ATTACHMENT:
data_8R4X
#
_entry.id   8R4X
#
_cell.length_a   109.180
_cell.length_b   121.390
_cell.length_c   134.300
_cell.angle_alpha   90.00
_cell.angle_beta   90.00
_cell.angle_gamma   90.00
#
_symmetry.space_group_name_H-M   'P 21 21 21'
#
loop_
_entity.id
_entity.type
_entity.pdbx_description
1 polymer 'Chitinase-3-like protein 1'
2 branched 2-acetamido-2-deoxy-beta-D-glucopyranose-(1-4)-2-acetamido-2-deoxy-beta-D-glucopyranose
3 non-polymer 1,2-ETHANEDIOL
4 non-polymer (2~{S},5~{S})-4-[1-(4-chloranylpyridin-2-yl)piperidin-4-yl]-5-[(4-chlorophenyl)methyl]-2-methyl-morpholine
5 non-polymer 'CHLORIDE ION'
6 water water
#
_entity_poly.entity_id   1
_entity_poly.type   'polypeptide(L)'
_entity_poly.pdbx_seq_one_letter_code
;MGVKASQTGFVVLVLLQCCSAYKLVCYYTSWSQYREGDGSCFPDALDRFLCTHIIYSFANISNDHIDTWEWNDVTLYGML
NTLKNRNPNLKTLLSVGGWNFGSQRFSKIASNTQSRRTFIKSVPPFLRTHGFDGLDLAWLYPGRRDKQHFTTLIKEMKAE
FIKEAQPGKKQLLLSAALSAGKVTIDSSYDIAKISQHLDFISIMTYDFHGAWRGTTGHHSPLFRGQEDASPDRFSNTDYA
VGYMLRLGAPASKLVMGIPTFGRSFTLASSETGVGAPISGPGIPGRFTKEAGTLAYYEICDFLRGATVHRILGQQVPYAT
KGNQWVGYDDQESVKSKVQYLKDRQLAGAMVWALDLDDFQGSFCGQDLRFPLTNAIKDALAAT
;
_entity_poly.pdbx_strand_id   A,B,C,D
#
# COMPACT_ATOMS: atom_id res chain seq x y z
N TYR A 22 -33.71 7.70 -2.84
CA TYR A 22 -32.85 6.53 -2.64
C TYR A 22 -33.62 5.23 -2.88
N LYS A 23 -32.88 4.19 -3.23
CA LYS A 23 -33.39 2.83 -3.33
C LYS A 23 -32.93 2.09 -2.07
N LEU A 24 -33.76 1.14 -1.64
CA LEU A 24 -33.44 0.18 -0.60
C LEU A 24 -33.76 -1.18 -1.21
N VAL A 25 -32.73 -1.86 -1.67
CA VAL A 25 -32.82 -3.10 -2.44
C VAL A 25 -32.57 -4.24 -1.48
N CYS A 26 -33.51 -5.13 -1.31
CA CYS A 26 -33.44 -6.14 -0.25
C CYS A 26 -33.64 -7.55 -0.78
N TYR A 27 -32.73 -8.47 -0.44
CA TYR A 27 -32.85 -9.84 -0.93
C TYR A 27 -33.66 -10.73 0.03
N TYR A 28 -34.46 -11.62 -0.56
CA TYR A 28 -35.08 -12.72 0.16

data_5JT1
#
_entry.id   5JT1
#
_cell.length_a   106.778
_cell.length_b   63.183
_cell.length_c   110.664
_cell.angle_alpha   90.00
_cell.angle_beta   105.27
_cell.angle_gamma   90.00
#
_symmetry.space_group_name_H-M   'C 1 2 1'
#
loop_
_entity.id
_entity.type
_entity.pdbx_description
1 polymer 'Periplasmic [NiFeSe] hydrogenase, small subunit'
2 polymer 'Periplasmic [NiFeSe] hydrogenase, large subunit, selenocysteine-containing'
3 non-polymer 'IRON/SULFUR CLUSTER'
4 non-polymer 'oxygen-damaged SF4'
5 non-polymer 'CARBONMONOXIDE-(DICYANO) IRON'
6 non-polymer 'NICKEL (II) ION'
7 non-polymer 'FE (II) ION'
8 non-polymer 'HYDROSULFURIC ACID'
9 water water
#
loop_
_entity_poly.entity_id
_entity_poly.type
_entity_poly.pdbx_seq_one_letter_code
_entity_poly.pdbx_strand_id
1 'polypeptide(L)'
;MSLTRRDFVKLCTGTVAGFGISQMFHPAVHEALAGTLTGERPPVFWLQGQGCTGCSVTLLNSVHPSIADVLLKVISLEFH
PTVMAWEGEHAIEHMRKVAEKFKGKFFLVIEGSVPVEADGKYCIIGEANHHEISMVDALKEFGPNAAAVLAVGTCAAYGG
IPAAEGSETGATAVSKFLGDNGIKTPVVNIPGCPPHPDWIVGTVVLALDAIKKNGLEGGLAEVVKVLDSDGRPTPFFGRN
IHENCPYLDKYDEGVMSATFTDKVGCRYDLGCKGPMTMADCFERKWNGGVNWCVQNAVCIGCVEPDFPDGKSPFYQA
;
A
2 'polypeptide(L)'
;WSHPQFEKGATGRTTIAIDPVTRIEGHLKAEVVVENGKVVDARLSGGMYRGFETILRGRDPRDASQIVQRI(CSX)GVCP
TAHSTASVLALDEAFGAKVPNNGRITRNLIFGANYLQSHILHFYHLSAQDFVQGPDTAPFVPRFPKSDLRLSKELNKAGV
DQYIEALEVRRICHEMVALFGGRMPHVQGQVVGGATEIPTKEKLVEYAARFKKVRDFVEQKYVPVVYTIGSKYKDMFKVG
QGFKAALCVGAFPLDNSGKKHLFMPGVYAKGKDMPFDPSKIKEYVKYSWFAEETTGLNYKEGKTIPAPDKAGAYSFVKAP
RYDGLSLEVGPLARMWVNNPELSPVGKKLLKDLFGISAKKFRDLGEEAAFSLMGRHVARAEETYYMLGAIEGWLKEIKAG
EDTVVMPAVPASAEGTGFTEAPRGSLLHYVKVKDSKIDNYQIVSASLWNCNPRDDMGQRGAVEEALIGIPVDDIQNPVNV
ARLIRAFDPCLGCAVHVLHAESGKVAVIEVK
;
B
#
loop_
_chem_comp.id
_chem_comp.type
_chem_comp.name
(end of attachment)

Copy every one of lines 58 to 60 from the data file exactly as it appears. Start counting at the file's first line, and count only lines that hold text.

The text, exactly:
#
_entry.id   5JT1
#